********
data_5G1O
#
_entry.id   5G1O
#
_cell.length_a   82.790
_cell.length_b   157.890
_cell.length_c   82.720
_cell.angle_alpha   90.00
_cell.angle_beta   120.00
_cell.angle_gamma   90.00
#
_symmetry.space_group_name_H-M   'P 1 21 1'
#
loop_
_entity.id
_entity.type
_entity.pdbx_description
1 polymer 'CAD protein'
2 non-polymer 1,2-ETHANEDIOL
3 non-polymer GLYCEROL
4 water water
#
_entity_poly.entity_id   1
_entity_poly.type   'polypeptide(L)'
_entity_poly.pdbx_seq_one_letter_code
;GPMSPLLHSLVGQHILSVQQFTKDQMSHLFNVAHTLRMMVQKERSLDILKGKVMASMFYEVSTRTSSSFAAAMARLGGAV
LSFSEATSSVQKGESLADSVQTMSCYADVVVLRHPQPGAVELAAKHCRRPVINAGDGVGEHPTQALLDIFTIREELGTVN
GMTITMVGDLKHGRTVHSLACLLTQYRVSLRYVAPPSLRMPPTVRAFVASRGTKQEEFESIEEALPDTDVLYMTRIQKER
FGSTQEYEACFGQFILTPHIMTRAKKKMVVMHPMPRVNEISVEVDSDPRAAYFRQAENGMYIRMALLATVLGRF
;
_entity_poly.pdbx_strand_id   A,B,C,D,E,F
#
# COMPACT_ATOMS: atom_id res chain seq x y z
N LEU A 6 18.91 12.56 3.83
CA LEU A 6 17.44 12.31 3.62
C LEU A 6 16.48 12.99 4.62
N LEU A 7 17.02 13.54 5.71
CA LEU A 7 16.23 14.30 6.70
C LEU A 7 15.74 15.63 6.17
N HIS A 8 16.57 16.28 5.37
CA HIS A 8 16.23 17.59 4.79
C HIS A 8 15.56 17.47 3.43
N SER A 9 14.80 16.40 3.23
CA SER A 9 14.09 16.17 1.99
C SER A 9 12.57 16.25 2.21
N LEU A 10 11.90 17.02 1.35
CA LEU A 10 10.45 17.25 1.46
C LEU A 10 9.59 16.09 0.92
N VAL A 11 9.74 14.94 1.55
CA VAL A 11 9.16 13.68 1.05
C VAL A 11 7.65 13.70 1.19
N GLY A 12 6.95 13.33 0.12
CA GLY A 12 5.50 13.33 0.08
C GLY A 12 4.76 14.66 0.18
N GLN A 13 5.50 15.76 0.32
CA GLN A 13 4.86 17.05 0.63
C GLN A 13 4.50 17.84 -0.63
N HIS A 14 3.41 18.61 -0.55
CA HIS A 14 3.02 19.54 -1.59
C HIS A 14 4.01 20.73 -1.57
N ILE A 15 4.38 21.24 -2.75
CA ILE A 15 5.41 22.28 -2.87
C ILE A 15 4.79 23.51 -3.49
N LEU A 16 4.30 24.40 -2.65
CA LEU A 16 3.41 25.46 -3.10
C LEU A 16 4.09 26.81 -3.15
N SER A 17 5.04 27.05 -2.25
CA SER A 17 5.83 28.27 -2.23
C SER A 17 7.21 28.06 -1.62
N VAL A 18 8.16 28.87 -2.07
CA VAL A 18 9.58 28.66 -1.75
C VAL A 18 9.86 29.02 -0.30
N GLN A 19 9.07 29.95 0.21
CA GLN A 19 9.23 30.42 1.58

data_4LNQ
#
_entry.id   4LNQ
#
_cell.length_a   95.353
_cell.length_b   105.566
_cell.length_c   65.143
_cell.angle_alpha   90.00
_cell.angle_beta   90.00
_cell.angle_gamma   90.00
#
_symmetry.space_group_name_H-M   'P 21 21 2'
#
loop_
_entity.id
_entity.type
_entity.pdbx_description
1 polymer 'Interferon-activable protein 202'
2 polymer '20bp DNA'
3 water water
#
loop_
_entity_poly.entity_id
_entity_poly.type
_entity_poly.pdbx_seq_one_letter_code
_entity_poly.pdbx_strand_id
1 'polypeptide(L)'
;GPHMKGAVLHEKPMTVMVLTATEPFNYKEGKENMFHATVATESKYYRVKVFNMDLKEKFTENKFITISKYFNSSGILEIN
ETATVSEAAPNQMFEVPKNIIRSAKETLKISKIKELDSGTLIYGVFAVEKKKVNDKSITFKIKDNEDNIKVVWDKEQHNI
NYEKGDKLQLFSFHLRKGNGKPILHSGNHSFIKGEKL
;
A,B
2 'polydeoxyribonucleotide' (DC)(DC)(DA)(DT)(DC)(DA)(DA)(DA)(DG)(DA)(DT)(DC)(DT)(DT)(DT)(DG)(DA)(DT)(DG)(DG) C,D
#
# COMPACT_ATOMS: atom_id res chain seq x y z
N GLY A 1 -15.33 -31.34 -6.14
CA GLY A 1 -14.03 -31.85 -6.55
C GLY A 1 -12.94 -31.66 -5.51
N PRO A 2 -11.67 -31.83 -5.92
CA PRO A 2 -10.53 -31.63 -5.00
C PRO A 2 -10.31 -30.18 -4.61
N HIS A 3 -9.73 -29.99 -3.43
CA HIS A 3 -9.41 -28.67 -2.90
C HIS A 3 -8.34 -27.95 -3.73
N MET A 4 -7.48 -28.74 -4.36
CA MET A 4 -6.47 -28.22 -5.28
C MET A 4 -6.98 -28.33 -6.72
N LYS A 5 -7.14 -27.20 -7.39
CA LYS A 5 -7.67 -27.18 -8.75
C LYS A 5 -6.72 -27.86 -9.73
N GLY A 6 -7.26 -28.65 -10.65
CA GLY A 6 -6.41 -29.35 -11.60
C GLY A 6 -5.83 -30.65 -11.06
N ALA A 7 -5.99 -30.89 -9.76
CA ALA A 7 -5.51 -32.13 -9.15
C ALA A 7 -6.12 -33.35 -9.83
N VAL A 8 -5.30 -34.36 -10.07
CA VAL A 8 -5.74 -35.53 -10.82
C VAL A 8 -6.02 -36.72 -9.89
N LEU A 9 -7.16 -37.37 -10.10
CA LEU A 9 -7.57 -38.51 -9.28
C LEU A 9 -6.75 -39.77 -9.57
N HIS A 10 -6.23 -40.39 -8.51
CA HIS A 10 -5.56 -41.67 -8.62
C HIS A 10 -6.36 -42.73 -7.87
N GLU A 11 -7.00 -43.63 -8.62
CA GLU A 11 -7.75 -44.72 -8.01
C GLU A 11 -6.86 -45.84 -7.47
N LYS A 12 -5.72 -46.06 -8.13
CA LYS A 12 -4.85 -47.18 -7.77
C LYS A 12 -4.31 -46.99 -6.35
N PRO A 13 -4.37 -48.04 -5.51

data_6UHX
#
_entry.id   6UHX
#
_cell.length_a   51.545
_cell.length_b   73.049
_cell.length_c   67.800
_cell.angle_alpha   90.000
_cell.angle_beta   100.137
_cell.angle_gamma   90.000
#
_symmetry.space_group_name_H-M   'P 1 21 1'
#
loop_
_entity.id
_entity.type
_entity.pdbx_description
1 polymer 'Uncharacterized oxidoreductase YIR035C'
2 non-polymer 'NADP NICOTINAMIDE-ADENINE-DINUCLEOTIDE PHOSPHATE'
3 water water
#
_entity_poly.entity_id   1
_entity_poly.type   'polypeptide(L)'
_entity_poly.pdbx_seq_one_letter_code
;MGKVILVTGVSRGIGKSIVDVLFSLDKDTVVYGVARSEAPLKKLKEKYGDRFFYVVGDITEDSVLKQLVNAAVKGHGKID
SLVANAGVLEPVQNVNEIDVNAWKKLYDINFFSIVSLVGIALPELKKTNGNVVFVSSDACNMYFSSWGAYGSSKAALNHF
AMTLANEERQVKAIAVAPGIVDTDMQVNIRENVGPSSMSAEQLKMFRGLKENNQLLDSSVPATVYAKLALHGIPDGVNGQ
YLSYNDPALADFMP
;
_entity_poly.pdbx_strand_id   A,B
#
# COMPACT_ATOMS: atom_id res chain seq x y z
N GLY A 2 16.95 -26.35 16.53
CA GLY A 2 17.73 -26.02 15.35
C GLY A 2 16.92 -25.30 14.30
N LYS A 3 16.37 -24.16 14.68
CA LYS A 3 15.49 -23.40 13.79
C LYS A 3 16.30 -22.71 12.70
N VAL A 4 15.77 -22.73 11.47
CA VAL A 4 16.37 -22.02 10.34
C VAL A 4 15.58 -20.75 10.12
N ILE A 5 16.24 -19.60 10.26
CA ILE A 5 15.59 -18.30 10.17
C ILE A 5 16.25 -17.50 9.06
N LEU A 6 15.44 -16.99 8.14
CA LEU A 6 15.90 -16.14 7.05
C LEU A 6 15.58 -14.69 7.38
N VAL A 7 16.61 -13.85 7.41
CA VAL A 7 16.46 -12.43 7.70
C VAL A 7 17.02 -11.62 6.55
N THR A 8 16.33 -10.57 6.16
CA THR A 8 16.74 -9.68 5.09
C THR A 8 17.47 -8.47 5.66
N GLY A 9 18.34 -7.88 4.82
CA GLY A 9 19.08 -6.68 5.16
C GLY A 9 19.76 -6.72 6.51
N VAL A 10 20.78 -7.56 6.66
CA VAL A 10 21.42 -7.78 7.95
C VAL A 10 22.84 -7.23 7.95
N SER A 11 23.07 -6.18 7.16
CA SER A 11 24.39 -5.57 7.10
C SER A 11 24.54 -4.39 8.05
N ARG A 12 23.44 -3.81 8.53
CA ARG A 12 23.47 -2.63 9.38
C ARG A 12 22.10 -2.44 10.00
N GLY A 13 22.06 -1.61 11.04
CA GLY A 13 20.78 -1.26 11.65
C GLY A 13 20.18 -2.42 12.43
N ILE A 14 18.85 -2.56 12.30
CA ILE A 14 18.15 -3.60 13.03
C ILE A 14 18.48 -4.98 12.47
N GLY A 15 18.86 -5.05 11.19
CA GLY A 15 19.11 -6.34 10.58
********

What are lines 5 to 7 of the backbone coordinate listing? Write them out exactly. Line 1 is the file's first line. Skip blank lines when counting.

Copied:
_cell.length_a   82.790
_cell.length_b   157.890
_cell.length_c   82.720